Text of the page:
A ‘disappointing’ decision to stop giving Glasgow primary children free fruit in the morning has been criticised by a councillor who pointed out some pupils relied on it for “breakfast".

The provision of the extra snack ended in March this year, after it began as a pilot under Covid recovery measures in October 2021.

Councillor Christina Cannon, SNP, said uptake was “inconsistent” and fruit went to waste when asked by councillor Jill Brown why the pilot has been “discontinued.”  

Labour councillor Brown said that information did not tally with feedback received and she had heard “children were waiting” on the fruit being delivered.

She said: “At a time when the cost of fresh fruit is rising this was for many children one of few if any opportunities to be able to access fruit. Really disappointing that it is not being prioritised. ”

Councillor Brown told Thursday’s Glasgow full council meeting that sometimes children were “relying on it for breakfast” and claimed school meal sizes are decreasing.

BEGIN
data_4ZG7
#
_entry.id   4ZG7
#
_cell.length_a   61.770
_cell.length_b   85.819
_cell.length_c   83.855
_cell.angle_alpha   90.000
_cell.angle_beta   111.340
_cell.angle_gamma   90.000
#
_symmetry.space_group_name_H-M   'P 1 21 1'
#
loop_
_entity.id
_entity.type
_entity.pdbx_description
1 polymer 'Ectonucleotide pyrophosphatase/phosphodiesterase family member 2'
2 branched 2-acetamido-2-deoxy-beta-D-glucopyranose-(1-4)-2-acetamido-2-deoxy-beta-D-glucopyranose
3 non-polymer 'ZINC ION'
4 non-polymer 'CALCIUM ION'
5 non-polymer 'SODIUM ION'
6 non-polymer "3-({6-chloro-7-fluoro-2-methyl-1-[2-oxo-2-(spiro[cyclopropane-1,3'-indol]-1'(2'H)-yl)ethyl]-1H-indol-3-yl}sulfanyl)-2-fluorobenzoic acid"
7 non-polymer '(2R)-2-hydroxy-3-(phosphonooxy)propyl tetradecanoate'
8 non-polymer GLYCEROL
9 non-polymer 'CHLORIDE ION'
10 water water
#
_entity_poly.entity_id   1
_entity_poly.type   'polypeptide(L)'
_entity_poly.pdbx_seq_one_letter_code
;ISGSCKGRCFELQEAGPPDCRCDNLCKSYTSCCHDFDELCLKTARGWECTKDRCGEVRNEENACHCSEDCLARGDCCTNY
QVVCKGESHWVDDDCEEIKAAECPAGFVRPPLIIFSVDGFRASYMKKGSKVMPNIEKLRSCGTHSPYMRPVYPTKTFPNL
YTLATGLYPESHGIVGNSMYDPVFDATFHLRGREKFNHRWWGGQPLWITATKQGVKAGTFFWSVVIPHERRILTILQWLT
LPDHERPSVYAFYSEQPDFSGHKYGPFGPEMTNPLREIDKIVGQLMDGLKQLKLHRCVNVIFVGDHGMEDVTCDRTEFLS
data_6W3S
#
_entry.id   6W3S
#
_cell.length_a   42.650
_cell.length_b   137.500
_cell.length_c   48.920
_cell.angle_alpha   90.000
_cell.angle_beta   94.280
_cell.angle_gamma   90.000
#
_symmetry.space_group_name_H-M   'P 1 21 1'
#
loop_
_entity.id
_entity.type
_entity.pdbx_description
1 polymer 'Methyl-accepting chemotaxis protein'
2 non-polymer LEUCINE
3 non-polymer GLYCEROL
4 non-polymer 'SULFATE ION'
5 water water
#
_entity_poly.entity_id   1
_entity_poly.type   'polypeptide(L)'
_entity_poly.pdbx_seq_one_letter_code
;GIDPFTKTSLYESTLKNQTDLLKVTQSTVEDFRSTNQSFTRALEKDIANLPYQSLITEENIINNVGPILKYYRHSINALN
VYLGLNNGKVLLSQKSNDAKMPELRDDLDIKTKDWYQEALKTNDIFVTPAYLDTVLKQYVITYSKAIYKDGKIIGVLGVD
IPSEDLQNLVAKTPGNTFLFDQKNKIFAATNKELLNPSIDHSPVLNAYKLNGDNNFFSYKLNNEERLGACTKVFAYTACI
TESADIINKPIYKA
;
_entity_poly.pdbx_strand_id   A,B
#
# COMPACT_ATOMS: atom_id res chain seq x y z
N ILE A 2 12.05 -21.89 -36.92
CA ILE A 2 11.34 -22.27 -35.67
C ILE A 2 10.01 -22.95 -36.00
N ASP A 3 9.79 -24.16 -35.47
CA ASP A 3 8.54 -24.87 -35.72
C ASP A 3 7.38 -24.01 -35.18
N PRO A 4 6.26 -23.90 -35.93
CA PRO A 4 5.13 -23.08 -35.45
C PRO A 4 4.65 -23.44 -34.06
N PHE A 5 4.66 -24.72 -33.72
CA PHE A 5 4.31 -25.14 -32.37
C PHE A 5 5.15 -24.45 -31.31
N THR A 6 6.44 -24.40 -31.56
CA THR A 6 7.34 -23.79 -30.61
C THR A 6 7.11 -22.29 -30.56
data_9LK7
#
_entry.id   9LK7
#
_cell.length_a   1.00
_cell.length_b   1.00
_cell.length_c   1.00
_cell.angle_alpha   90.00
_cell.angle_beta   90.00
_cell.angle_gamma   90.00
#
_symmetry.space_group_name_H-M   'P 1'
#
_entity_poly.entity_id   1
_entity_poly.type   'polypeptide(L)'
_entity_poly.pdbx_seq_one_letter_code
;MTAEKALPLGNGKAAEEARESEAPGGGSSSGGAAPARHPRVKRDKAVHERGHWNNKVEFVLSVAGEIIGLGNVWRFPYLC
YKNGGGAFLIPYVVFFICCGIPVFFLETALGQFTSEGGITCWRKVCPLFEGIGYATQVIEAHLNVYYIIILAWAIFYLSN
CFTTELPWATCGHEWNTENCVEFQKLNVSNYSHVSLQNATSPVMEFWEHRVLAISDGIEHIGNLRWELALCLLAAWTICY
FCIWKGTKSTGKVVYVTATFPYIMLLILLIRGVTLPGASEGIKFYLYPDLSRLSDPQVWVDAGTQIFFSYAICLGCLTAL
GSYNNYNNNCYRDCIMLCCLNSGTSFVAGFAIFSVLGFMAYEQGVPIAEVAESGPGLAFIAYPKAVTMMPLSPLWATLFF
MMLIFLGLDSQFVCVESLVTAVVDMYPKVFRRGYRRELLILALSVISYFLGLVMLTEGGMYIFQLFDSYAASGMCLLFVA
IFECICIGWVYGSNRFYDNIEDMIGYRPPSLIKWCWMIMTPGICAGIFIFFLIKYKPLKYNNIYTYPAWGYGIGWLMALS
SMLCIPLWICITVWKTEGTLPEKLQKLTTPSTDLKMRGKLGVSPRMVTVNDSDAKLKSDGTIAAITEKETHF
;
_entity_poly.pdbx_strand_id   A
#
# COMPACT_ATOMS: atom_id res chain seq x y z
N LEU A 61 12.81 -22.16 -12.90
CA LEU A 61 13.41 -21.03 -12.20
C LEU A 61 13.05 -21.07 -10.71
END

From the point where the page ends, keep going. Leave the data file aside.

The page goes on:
Councillor Cannon said: “I don’t think we can be criticised as a council for not doing enough for food (provision).”

She added: “We need to make sure investment is going to the right place.”

And she pointed out fruit is available at lunchtime. 

The convenor for education and early years highlighted some of the work the council has been carrying out to help tackle food poverty amid the cost of living crisis including cancelling school meal debt and supporting the pantry network. 

She said “food provision is at the heart of everything we do” and highlighted how the council has scooped a Food for Life Served Here bronze award for serving up fresh, local and sustainable meals.

The free fruit scheme was paid for by a “one-off investment from the council and Scottish Government Covid recovery funding” according to a council statement as it launched. 

The programme also saw secondary school pupils eligible for free school meals getting a hot snack in the mid morning.